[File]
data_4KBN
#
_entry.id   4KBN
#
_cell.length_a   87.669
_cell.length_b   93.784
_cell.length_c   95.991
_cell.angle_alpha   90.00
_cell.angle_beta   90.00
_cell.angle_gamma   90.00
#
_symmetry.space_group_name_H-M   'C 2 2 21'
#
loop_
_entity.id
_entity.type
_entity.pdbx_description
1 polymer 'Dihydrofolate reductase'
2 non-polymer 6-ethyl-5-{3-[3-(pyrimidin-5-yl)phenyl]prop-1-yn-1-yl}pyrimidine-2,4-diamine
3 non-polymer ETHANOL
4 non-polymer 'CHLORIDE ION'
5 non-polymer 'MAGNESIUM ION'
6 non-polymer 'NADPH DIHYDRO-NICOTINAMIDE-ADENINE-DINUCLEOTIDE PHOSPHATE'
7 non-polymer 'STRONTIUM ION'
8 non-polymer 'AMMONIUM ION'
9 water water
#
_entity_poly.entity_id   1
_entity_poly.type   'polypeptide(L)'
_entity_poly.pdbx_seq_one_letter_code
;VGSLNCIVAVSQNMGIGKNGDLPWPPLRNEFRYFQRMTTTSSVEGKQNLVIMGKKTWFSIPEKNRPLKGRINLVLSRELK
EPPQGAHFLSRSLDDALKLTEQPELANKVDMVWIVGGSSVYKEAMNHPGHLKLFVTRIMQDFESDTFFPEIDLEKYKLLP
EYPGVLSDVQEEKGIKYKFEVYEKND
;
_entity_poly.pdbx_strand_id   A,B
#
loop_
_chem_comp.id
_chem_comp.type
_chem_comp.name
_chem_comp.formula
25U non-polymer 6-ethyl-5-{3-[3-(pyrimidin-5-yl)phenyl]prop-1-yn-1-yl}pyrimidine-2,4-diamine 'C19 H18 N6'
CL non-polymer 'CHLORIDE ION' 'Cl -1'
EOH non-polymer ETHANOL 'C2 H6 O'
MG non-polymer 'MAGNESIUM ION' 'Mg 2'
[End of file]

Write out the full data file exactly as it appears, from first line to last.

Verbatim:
data_4KBN
#
_entry.id   4KBN
#
_cell.length_a   87.669
_cell.length_b   93.784
_cell.length_c   95.991
_cell.angle_alpha   90.00
_cell.angle_beta   90.00
_cell.angle_gamma   90.00
#
_symmetry.space_group_name_H-M   'C 2 2 21'
#
loop_
_entity.id
_entity.type
_entity.pdbx_description
1 polymer 'Dihydrofolate reductase'
2 non-polymer 6-ethyl-5-{3-[3-(pyrimidin-5-yl)phenyl]prop-1-yn-1-yl}pyrimidine-2,4-diamine
3 non-polymer ETHANOL
4 non-polymer 'CHLORIDE ION'
5 non-polymer 'MAGNESIUM ION'
6 non-polymer 'NADPH DIHYDRO-NICOTINAMIDE-ADENINE-DINUCLEOTIDE PHOSPHATE'
7 non-polymer 'STRONTIUM ION'
8 non-polymer 'AMMONIUM ION'
9 water water
#
_entity_poly.entity_id   1
_entity_poly.type   'polypeptide(L)'
_entity_poly.pdbx_seq_one_letter_code
;VGSLNCIVAVSQNMGIGKNGDLPWPPLRNEFRYFQRMTTTSSVEGKQNLVIMGKKTWFSIPEKNRPLKGRINLVLSRELK
EPPQGAHFLSRSLDDALKLTEQPELANKVDMVWIVGGSSVYKEAMNHPGHLKLFVTRIMQDFESDTFFPEIDLEKYKLLP
EYPGVLSDVQEEKGIKYKFEVYEKND
;
_entity_poly.pdbx_strand_id   A,B
#
loop_
_chem_comp.id
_chem_comp.type
_chem_comp.name
_chem_comp.formula
25U non-polymer 6-ethyl-5-{3-[3-(pyrimidin-5-yl)phenyl]prop-1-yn-1-yl}pyrimidine-2,4-diamine 'C19 H18 N6'
CL non-polymer 'CHLORIDE ION' 'Cl -1'
EOH non-polymer ETHANOL 'C2 H6 O'
MG non-polymer 'MAGNESIUM ION' 'Mg 2'